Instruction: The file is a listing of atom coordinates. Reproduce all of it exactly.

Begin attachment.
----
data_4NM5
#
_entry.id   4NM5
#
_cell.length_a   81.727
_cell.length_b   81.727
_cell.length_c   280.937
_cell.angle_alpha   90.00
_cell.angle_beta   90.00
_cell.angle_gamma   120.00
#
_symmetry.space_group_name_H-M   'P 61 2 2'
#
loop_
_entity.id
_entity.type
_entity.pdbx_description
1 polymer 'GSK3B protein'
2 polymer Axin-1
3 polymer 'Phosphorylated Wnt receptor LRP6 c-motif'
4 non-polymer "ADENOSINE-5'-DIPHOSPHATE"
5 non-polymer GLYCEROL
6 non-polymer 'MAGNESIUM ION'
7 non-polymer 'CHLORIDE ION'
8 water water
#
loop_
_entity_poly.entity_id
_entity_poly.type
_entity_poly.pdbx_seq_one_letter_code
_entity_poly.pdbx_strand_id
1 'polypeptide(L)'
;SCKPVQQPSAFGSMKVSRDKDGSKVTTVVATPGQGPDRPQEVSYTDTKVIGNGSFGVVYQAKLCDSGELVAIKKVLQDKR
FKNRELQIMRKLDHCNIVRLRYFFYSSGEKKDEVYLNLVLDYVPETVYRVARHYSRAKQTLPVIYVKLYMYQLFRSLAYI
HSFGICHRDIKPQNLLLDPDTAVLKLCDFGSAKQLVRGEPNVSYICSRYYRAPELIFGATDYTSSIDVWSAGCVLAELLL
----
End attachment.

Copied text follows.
data_4NM5
#
_entry.id   4NM5
#
_cell.length_a   81.727
_cell.length_b   81.727
_cell.length_c   280.937
_cell.angle_alpha   90.00
_cell.angle_beta   90.00
_cell.angle_gamma   120.00
#
_symmetry.space_group_name_H-M   'P 61 2 2'
#
loop_
_entity.id
_entity.type
_entity.pdbx_description
1 polymer 'GSK3B protein'
2 polymer Axin-1
3 polymer 'Phosphorylated Wnt receptor LRP6 c-motif'
4 non-polymer "ADENOSINE-5'-DIPHOSPHATE"
5 non-polymer GLYCEROL
6 non-polymer 'MAGNESIUM ION'
7 non-polymer 'CHLORIDE ION'
8 water water
#
loop_
_entity_poly.entity_id
_entity_poly.type
_entity_poly.pdbx_seq_one_letter_code
_entity_poly.pdbx_strand_id
1 'polypeptide(L)'
;SCKPVQQPSAFGSMKVSRDKDGSKVTTVVATPGQGPDRPQEVSYTDTKVIGNGSFGVVYQAKLCDSGELVAIKKVLQDKR
FKNRELQIMRKLDHCNIVRLRYFFYSSGEKKDEVYLNLVLDYVPETVYRVARHYSRAKQTLPVIYVKLYMYQLFRSLAYI
HSFGICHRDIKPQNLLLDPDTAVLKLCDFGSAKQLVRGEPNVSYICSRYYRAPELIFGATDYTSSIDVWSAGCVLAELLL